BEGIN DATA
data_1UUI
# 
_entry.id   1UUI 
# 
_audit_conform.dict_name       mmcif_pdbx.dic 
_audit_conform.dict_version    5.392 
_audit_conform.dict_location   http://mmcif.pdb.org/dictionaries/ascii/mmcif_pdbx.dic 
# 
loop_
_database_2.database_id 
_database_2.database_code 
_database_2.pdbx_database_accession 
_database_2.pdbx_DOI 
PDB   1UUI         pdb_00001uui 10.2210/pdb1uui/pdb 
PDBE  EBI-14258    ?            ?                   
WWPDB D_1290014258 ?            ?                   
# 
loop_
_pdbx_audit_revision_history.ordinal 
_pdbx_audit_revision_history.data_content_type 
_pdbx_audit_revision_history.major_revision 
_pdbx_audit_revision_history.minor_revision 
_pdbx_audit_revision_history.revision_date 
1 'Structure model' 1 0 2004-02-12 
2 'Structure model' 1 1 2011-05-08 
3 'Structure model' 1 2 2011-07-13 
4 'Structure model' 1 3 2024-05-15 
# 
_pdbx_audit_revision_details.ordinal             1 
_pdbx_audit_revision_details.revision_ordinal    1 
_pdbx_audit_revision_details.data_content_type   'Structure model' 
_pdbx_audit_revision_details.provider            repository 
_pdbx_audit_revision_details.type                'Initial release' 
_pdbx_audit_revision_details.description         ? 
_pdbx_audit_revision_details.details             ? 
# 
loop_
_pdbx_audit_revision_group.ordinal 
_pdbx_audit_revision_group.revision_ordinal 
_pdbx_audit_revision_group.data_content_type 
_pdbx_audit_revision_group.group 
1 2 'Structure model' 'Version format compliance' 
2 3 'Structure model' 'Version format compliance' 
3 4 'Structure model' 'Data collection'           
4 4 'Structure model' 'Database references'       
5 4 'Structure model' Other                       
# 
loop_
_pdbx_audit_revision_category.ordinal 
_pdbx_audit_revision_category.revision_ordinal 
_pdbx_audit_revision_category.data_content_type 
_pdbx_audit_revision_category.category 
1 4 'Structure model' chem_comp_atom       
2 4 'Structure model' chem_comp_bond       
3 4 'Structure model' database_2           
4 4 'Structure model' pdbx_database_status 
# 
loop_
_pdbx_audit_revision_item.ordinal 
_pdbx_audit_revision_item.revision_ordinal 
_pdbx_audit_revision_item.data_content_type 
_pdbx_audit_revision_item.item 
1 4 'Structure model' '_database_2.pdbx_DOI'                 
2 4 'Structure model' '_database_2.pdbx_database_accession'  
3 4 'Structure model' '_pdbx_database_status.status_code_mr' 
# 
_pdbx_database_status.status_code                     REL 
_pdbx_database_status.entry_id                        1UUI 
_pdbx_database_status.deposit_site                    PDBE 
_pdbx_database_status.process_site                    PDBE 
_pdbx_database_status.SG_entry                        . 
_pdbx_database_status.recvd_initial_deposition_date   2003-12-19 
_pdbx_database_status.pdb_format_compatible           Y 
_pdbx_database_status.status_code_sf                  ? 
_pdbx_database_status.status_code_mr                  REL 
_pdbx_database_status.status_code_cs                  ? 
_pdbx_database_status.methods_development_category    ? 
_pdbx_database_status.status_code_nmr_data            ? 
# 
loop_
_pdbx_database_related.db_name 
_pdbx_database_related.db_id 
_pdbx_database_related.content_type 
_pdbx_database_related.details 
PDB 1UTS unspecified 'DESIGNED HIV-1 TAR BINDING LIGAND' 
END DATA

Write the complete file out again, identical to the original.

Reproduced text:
data_1UUI
# 
_entry.id   1UUI 
# 
_audit_conform.dict_name       mmcif_pdbx.dic 
_audit_conform.dict_version    5.392 
_audit_conform.dict_location   http://mmcif.pdb.org/dictionaries/ascii/mmcif_pdbx.dic 
# 
loop_
_database_2.database_id 
_database_2.database_code 
_database_2.pdbx_database_accession 
_database_2.pdbx_DOI 
PDB   1UUI         pdb_00001uui 10.2210/pdb1uui/pdb 
PDBE  EBI-14258    ?            ?                   
WWPDB D_1290014258 ?            ?                   
# 
loop_
_pdbx_audit_revision_history.ordinal 
_pdbx_audit_revision_history.data_content_type 
_pdbx_audit_revision_history.major_revision 
_pdbx_audit_revision_history.minor_revision 
_pdbx_audit_revision_history.revision_date 
1 'Structure model' 1 0 2004-02-12 
2 'Structure model' 1 1 2011-05-08 
3 'Structure model' 1 2 2011-07-13 
4 'Structure model' 1 3 2024-05-15 
# 
_pdbx_audit_revision_details.ordinal             1 
_pdbx_audit_revision_details.revision_ordinal    1 
_pdbx_audit_revision_details.data_content_type   'Structure model' 
_pdbx_audit_revision_details.provider            repository 
_pdbx_audit_revision_details.type                'Initial release' 
_pdbx_audit_revision_details.description         ? 
_pdbx_audit_revision_details.details             ? 
# 
loop_
_pdbx_audit_revision_group.ordinal 
_pdbx_audit_revision_group.revision_ordinal 
_pdbx_audit_revision_group.data_content_type 
_pdbx_audit_revision_group.group 
1 2 'Structure model' 'Version format compliance' 
2 3 'Structure model' 'Version format compliance' 
3 4 'Structure model' 'Data collection'           
4 4 'Structure model' 'Database references'       
5 4 'Structure model' Other                       
# 
loop_
_pdbx_audit_revision_category.ordinal 
_pdbx_audit_revision_category.revision_ordinal 
_pdbx_audit_revision_category.data_content_type 
_pdbx_audit_revision_category.category 
1 4 'Structure model' chem_comp_atom       
2 4 'Structure model' chem_comp_bond       
3 4 'Structure model' database_2           
4 4 'Structure model' pdbx_database_status 
# 
loop_
_pdbx_audit_revision_item.ordinal 
_pdbx_audit_revision_item.revision_ordinal 
_pdbx_audit_revision_item.data_content_type 
_pdbx_audit_revision_item.item 
1 4 'Structure model' '_database_2.pdbx_DOI'                 
2 4 'Structure model' '_database_2.pdbx_database_accession'  
3 4 'Structure model' '_pdbx_database_status.status_code_mr' 
# 
_pdbx_database_status.status_code                     REL 
_pdbx_database_status.entry_id                        1UUI 
_pdbx_database_status.deposit_site                    PDBE 
_pdbx_database_status.process_site                    PDBE 
_pdbx_database_status.SG_entry                        . 
_pdbx_database_status.recvd_initial_deposition_date   2003-12-19 
_pdbx_database_status.pdb_format_compatible           Y 
_pdbx_database_status.status_code_sf                  ? 
_pdbx_database_status.status_code_mr                  REL 
_pdbx_database_status.status_code_cs                  ? 
_pdbx_database_status.methods_development_category    ? 
_pdbx_database_status.status_code_nmr_data            ? 
# 
loop_
_pdbx_database_related.db_name 
_pdbx_database_related.db_id 
_pdbx_database_related.content_type 
_pdbx_database_related.details 
PDB 1UTS unspecified 'DESIGNED HIV-1 TAR BINDING LIGAND' 